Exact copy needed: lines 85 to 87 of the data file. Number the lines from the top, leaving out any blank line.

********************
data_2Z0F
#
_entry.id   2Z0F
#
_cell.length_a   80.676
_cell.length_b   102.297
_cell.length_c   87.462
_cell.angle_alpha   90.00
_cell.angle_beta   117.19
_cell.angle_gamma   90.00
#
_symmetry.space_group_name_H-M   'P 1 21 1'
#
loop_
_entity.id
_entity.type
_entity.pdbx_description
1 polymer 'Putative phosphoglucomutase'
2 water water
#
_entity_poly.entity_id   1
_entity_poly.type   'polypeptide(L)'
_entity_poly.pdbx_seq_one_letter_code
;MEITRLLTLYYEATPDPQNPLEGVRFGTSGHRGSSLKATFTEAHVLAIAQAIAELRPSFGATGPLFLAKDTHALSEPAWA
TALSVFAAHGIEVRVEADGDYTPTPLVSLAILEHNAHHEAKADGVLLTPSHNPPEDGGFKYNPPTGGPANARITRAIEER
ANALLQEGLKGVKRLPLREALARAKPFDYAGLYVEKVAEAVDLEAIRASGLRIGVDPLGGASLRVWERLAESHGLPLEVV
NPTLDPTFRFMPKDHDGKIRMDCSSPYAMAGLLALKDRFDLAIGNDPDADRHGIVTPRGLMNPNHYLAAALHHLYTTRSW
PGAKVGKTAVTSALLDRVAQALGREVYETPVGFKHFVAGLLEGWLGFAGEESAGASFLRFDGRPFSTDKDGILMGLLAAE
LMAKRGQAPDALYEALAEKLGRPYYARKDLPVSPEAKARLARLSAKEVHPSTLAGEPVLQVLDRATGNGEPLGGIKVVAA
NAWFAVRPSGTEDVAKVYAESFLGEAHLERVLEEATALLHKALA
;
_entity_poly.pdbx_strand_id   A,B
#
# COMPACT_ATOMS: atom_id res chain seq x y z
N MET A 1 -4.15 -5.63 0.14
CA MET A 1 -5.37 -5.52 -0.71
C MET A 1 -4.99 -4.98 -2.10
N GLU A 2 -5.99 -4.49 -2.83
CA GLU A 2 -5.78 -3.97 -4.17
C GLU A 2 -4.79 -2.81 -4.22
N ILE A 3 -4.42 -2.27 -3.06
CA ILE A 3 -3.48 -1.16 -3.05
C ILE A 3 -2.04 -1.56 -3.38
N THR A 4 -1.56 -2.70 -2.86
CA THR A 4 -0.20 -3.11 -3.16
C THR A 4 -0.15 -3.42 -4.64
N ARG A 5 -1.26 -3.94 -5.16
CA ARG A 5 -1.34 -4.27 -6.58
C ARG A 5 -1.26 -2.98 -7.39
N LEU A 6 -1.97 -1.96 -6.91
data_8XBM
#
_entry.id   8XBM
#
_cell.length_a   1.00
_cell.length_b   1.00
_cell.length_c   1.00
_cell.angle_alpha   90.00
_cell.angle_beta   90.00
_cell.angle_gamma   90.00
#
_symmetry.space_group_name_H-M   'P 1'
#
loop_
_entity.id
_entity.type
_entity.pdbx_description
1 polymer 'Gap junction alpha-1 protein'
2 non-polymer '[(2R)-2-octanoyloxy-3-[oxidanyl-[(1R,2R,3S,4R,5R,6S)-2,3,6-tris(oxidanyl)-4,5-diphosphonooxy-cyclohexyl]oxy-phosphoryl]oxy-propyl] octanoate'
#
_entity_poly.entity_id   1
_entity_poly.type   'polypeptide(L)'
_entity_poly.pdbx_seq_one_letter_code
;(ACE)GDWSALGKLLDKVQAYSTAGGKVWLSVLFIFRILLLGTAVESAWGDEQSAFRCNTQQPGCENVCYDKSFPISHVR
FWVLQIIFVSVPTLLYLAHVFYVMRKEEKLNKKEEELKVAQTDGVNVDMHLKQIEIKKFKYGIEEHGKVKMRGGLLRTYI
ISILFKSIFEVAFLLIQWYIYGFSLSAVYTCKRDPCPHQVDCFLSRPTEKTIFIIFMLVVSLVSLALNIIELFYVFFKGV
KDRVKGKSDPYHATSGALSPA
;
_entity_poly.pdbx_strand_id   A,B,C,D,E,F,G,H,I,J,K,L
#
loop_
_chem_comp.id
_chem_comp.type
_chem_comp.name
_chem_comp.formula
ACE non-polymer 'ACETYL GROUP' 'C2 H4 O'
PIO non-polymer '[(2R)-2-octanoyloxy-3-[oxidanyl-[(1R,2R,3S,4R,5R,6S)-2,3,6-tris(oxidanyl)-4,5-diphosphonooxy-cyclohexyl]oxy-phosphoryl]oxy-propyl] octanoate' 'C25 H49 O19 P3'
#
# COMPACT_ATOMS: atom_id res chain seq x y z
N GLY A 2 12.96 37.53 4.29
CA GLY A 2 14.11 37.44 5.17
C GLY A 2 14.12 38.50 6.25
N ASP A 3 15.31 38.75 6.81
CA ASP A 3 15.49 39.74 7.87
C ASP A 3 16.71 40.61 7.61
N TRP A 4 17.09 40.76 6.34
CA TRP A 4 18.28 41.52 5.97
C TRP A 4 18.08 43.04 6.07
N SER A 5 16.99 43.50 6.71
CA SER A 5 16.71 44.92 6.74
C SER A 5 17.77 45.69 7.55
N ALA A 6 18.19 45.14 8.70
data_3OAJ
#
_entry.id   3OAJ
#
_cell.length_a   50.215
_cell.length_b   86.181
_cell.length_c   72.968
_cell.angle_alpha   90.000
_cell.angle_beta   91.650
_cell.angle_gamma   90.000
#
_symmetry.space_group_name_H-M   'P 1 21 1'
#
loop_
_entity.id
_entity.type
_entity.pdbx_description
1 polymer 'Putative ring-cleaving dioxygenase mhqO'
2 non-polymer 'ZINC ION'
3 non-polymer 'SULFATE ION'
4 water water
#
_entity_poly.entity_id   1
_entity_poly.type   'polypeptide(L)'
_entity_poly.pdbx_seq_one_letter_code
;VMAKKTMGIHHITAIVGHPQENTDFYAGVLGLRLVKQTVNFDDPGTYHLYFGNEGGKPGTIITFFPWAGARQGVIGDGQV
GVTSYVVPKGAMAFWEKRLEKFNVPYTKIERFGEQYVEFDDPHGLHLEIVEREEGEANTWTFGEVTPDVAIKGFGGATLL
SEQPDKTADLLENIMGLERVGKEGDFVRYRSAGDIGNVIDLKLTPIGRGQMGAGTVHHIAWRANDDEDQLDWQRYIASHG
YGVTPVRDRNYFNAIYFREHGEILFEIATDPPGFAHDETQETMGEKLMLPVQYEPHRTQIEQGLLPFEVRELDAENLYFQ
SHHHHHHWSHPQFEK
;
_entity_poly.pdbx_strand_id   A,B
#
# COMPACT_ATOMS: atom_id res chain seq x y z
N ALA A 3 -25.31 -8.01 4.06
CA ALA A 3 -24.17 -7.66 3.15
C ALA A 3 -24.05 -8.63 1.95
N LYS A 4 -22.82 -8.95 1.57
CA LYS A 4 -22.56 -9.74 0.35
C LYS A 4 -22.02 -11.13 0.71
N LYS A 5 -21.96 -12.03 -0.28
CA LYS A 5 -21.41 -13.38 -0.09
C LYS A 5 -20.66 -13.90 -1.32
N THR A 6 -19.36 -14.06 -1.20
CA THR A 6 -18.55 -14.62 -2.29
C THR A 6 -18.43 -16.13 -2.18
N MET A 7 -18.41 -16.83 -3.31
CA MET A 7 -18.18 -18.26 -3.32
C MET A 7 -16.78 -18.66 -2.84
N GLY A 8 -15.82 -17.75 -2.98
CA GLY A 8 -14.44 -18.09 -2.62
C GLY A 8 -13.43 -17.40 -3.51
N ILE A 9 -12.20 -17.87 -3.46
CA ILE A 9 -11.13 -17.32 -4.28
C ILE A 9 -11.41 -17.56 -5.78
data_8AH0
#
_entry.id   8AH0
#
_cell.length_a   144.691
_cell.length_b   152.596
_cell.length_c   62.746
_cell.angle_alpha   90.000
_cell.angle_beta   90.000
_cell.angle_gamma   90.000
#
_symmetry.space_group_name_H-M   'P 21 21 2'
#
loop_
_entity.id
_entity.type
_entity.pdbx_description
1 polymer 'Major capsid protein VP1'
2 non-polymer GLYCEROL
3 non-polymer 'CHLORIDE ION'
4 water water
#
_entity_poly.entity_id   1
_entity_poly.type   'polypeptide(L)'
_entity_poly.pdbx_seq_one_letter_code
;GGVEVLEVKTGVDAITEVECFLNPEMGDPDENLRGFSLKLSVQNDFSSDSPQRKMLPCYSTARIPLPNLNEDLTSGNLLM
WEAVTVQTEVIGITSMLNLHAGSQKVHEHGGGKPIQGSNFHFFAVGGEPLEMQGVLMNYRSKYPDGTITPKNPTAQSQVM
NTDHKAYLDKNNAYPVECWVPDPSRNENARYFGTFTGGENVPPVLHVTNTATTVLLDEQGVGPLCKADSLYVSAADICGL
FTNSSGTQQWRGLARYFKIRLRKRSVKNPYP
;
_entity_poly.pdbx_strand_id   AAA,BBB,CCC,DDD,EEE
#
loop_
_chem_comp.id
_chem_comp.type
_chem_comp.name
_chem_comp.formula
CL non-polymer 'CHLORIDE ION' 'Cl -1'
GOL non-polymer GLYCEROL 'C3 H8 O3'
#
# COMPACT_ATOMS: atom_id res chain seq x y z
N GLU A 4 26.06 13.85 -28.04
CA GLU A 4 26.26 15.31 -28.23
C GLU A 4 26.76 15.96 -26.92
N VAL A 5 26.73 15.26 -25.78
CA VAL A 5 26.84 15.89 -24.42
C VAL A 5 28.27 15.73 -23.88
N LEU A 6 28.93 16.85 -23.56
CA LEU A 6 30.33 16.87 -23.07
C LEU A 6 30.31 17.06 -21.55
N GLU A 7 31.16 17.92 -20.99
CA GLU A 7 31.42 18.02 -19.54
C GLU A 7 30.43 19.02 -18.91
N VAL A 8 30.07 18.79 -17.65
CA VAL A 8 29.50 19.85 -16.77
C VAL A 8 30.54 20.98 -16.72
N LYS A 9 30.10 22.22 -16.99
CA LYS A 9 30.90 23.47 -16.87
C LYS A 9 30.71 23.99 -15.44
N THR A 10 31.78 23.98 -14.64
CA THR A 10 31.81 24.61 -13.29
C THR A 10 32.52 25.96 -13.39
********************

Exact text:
_chem_comp.formula
ACE non-polymer 'ACETYL GROUP' 'C2 H4 O'
PIO non-polymer '[(2R)-2-octanoyloxy-3-[oxidanyl-[(1R,2R,3S,4R,5R,6S)-2,3,6-tris(oxidanyl)-4,5-diphosphonooxy-cyclohexyl]oxy-phosphoryl]oxy-propyl] octanoate' 'C25 H49 O19 P3'